Lighting a scene for film is an integral part of the art of the medium. If done incorrectly, viewers will not see enough of the scene or see too much and not generate the desired emotional response. When done correctly, just enough information is conveyed and the viewer can attach an emotion to the image they are seeing. There are five basic types of lights that are commonly used to light a subject.
This is the main light on the subject and will generally be the brightest light in the scene. Together with a fill and backlight, this will make up the basics of three-point lighting. The key light is generally placed in front of the subject and off to the side. You can vary the appearance of the key by making it a spotlight, which will create a hard key with definitive shadows, or flooding it for a soft key with less shadows.
The fill light is used to fill in the dark spots that the key light creates. It is placed on the opposite side of the subject as the key light and is generally a less intense light. Also, the fill should be more of a flood light for a softer light than the key.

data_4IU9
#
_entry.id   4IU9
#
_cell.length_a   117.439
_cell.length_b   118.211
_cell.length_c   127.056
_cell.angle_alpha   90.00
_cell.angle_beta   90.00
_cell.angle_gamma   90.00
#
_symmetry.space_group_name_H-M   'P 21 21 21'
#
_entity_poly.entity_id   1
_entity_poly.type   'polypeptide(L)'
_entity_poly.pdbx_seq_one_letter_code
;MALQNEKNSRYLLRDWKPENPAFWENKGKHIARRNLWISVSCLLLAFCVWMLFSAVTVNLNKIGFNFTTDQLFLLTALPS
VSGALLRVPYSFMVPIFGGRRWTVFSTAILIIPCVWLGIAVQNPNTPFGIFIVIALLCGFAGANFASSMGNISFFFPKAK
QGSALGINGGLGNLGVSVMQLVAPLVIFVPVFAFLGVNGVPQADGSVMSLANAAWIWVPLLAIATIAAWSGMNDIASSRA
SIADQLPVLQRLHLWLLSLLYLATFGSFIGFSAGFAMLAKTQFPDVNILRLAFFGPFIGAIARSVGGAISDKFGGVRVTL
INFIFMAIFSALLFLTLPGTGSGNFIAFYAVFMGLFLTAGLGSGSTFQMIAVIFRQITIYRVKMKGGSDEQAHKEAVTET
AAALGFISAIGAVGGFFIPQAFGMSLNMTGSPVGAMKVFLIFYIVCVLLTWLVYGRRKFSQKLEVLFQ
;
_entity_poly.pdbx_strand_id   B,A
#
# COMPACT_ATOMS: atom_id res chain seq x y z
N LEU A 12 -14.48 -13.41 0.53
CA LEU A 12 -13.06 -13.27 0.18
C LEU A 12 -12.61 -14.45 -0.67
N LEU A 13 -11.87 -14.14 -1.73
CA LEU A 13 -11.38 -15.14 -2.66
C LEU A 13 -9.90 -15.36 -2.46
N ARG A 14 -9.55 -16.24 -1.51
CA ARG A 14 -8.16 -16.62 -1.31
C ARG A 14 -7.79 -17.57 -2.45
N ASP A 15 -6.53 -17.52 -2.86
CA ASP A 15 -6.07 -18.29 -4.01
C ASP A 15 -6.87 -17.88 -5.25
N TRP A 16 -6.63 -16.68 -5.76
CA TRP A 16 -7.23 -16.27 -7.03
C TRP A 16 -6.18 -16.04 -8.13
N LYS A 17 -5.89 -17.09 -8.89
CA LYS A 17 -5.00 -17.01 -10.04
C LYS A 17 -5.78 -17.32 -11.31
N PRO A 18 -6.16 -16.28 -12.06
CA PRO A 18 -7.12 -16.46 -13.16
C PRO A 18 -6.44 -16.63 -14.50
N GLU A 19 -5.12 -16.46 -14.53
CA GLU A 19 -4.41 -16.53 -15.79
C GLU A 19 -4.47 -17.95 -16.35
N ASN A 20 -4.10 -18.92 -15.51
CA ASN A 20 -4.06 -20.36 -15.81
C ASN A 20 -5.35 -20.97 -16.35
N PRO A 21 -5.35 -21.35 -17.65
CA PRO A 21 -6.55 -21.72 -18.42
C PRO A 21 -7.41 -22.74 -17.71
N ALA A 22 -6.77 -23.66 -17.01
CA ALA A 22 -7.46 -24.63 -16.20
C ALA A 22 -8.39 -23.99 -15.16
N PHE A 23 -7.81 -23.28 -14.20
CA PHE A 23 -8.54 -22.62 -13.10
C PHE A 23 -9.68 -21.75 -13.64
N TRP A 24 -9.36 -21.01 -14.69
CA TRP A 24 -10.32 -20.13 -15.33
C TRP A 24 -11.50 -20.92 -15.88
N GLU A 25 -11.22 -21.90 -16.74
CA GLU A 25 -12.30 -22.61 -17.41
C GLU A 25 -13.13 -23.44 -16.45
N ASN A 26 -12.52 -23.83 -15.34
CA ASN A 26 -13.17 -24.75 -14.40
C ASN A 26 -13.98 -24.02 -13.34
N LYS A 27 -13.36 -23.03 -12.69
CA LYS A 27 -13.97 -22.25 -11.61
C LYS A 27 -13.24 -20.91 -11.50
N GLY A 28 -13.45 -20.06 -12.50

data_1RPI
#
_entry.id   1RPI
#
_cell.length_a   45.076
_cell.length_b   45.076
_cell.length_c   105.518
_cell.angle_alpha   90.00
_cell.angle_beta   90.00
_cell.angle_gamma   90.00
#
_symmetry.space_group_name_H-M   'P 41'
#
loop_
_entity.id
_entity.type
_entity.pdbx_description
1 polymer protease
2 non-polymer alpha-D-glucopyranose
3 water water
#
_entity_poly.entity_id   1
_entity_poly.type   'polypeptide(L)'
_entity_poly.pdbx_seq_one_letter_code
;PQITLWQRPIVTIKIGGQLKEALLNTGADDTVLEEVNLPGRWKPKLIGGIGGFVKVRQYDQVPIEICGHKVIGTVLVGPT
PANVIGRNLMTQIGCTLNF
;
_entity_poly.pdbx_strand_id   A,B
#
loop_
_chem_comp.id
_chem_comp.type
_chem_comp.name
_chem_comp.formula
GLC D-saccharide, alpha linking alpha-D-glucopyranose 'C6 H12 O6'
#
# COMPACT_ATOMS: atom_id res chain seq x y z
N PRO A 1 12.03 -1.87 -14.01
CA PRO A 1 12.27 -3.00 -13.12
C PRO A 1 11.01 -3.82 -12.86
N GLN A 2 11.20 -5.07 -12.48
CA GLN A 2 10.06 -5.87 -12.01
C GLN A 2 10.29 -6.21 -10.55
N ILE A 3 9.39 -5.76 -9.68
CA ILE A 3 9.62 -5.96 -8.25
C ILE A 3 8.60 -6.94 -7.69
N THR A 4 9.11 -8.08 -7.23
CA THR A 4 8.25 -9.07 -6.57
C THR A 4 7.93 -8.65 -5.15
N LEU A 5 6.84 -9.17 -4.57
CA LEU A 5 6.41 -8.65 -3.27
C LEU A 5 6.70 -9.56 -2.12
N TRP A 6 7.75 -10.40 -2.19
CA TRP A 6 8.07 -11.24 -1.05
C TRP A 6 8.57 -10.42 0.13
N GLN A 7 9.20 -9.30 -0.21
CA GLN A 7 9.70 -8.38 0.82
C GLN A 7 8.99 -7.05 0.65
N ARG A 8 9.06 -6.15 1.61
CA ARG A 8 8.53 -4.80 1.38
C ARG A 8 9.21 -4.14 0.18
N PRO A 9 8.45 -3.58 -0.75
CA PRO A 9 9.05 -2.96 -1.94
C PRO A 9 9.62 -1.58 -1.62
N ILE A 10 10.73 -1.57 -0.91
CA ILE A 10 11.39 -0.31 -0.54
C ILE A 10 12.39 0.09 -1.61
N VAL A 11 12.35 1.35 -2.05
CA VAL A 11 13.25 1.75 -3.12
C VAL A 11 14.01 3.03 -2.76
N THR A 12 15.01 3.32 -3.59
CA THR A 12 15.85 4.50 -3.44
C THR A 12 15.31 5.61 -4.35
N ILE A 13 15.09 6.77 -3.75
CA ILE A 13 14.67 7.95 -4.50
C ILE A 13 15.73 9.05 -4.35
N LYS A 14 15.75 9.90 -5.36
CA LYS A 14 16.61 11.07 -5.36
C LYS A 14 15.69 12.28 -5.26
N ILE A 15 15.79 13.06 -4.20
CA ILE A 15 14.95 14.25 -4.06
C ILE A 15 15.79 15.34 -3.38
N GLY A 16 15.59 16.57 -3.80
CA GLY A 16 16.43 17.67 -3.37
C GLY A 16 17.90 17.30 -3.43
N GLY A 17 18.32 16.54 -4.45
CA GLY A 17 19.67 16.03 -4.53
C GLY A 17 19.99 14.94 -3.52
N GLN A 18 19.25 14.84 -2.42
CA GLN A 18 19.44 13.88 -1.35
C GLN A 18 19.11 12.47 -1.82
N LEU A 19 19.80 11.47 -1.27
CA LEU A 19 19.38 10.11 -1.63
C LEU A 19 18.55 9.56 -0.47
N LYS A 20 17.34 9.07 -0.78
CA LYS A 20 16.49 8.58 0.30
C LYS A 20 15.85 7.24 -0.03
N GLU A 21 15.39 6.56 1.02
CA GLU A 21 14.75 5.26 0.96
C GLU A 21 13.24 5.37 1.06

This light is placed in back of the subject to light it from the rear. This will provide a light ring on the edges of the subject, which will separate it from the background and add more dimension to the framing.
A background light can be used to light the background of the subject. It is generally placed behind the subject and aimed towards the background of the scene. This type of lighting can be useful in illuminating the background of a dark scene for added depth.
Practical lights are lights that can be seen within the scene. Examples include lamps and other lighting decorations that will be in the shot. These lights can double as decorations as well as sources for the light in your scene. Practical lights will also inform the direction of the lighting of your scene.
Nick Miles has been writing since 2006, with articles appearing on the sci-fi and horror website FanCrush Networks. Miles holds a Bachelor of Arts in film and electronic arts from California State University, Long Beach.